Afghanistan, 1 Year On.
A sight unseen, a reality unraveling- the television screen lit up with the face of unkempt men with long beards in plain clothed dress. Straps covered across their chests and hanging from their shoulders, they brandished their weapons as they stood behind a large table. As the camera panned across the faces of the men, the Al Jazeera banners blared in bold letters “ TALIBAN COMMANDER SAYS FIGHTERS HAVE TAKEN CONTROL OF ALL AFGHAN GOVERNMENT HEADQUARTERS IN KABUL”.
Still in our pajamas on the fateful Sunday morning, my family and I watched the scenes on the screen. Perhaps, like so many others, we stood in our living room in utter shock and disbelief. A force of men versus an entire empire; the marking of the end of a 20-year long campaign and occupation, brought to a devastating end for the Afghan people as Taliban forces stormed Kabul City on August 15th, 2021. The imagery on the screen mocked the Western world; the money, men, and might deployed to fuel a supposed cause crumbled on the platform of a weak foundation. The foundation was hastily built, and rather than reinforce it in the years since, Afghanistan’s progress continued to build upwards.
August 15th, 2022 marks the one-year anniversary of the collapse of the Western-backed Afghan government. Dozens of media outlets released conclusions by U.S. Officials and the intelligence community that the Afghan government could collapse as soon as six months after the U.S. military withdrawal (Lubold). Though viewed as overly pessimistic by international organizations, and Afghan officials at the time, their estimate was rather overly generous. In the months leading up to August, districts and cities across the country swiftly fell under the rule of the Taliban as insurgents swept through the country gaining territory and momentum, with little to no resistance by the morally weakened Afghan security forces. What unfolded in August was a series of unpredictable events as the Taliban entered the city of Kabul with little resistance. Within a matter of hours, Kabul fell to the Taliban in mid August of 2021.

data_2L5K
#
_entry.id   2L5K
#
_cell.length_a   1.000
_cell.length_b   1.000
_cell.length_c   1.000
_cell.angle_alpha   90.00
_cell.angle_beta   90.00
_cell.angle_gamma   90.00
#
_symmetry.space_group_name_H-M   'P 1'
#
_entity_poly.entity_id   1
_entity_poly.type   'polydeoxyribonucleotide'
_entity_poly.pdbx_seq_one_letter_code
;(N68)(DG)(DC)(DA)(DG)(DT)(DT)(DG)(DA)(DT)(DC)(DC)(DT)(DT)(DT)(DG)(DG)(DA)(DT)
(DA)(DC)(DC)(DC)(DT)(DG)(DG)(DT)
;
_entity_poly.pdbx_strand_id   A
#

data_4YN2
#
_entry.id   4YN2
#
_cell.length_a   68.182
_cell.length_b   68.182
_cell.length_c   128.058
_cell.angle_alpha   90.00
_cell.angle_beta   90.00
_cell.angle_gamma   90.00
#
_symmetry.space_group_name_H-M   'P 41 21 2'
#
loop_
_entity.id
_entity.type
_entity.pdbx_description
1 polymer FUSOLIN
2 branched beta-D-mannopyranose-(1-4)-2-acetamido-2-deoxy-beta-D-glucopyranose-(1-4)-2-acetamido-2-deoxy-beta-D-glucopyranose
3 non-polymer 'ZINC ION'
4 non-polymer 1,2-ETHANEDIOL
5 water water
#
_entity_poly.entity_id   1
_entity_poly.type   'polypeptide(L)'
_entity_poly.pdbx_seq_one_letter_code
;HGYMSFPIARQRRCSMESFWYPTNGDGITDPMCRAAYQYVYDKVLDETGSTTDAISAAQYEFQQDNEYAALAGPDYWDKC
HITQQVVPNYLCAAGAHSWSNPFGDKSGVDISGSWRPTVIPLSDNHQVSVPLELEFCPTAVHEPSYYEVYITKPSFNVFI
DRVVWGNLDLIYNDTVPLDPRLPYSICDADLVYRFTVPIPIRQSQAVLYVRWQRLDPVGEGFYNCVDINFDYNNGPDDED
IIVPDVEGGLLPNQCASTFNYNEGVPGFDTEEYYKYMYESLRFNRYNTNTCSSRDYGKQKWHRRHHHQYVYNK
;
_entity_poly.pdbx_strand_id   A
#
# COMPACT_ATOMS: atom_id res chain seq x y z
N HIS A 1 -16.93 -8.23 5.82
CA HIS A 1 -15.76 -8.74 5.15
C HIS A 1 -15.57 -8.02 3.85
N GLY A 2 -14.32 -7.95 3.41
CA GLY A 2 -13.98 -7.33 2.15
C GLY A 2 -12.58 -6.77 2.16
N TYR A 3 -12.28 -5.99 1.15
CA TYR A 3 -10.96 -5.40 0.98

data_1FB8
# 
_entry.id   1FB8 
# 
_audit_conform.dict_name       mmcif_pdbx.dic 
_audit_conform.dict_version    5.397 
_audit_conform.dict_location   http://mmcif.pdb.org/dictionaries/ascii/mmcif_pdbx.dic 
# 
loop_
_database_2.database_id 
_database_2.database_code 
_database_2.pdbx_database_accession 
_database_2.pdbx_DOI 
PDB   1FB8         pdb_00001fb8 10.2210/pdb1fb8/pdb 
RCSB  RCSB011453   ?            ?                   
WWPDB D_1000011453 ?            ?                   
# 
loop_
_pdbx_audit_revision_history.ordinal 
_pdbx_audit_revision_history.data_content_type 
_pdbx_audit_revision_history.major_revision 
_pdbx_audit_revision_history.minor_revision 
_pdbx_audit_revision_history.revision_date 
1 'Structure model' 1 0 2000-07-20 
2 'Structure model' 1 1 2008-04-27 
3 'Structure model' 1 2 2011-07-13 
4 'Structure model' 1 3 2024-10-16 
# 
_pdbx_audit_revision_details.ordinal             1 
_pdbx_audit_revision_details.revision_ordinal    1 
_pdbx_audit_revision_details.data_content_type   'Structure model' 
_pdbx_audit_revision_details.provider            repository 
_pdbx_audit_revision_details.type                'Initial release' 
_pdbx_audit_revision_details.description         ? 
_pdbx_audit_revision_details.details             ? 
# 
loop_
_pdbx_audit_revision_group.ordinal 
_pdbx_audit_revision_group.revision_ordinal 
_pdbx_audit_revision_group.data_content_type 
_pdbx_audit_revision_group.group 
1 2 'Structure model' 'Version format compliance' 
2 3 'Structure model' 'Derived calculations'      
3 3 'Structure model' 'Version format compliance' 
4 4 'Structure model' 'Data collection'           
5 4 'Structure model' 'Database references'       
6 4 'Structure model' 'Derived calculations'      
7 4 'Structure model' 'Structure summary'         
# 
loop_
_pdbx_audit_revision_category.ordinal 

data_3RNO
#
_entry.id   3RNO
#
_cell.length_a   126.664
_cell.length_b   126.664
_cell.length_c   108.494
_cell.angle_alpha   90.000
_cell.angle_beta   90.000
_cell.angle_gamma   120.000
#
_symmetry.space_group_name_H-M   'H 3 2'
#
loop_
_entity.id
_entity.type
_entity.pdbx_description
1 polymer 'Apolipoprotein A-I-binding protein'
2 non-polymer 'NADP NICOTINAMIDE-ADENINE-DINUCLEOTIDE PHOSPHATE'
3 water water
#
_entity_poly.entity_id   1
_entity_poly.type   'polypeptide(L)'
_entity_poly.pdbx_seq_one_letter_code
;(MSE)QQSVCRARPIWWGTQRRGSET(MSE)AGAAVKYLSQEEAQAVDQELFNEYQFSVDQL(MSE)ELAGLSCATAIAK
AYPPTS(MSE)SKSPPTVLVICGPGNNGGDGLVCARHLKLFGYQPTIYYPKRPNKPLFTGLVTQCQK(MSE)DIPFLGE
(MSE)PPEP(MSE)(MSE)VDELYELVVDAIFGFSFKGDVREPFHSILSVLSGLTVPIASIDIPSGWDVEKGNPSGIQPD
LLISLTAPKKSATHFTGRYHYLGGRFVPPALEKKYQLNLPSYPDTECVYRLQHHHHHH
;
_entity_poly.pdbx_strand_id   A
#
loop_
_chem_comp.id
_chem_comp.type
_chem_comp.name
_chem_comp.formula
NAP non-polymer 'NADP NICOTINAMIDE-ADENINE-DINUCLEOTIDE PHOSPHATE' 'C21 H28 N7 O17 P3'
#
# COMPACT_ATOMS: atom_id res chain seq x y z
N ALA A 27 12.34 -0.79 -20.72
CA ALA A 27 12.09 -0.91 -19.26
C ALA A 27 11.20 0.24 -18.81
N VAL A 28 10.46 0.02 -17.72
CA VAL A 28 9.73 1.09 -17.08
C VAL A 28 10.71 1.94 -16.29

A year later, Afghanistan remains in the grips of the Taliban. Facing severe sanctions, lack of recognition, inflation, unemployment, inadequate aid, and terrorism, the country of over 41 million people are fairing poorly under the rule of the Taliban. Rising poverty rates, child malnutrition, and disease outbreaks run rampant across the country as the country’s economic and health infrastructures are essentially nonexistent. Although international organizations such as UNICEF, MSF, and other NGOs have resumed their operations in the country, this heavily aid-dependent country continues to face a humanitarian disaster, receiving only a fraction of the international aid it once received. The United Nations estimates that over 23 million citizens currently face some form of acute hunger, with over 3.5 million children in need of nutrition treatment (UN). These numbers backtrack years of progress made by the international community and Afghan institutions to combat poverty, and child malnutrition in Afghanistan over the last 20 years.
The miscalculations of the U.S. and allied withdrawal in late August, coupled with the almost immediate collapse of the Afghan government, turned the country over to a nefarious group who is largely unorganized, ideologically extreme, illegitimate, and unable to govern a country in dire need of economic, humanitarian, and security solutions one year later. The latter has proven to be a major obstacle to U.S. counterterrorism efforts in Central Asia. Afghanistan has all but become a breeding group for nefarious Islamic extremist groups such as ISKP. The recent killing of Al-Qaeda’s leader Ayman al-Zawarhi in Kabul in early August served as a blow to the Taliban who cannot justifiably deny their knowledge of his whereabouts. Unable to serve and protect their citizens, and uphold the conditions of the Doha Agreement, the Taliban further prove their inability to prevent the use of Afghanistan’s soil as a host to international terrorist organizations. Not only does this threaten the lives of citizens and minority groups most vulnerable to these terrorist attacks, but it undermines U.S.’s counterterrorism efforts in the region.
Life under the Taliban remains bleak for a vast majority of the population. The suppression of women from participating freely in the public space, the continuous closure of girls’ schools, and the inability for the Taliban to provide basic security for its citizens from Daesh attacks, especially the long-persecuted Hazara and Shia population, has further exacerbated the conditions of the country both socially and economically. Afghanistan’s crisis continues to deepen day-by-day.
The anniversary of August 15th serves as a painful reminder of the challenges Afghanistan’s citizens will continue to face in the coming year.
“Afghanistan: Food Insecurity and Malnutrition Threaten 'an Entire Generation' | | UN News.” United Nations, United Nations, 15 Mar. 2022, https://news.un.org/en/story/2022/03/1113982.
Lubold, Gordon, and Yaroslav Trofimov. “WSJ News Exclusive | Afghan Government Could Collapse Six Months after U.S. Withdrawal, New Intelligence Assessment Says.” The Wall Street Journal, Dow Jones & Company, 23 June 2021, https://www.wsj.com/articles/afghan-government-could-collapse-six-months-after-u-s-withdrawal-new-intelligence-assessment-says-11624466743.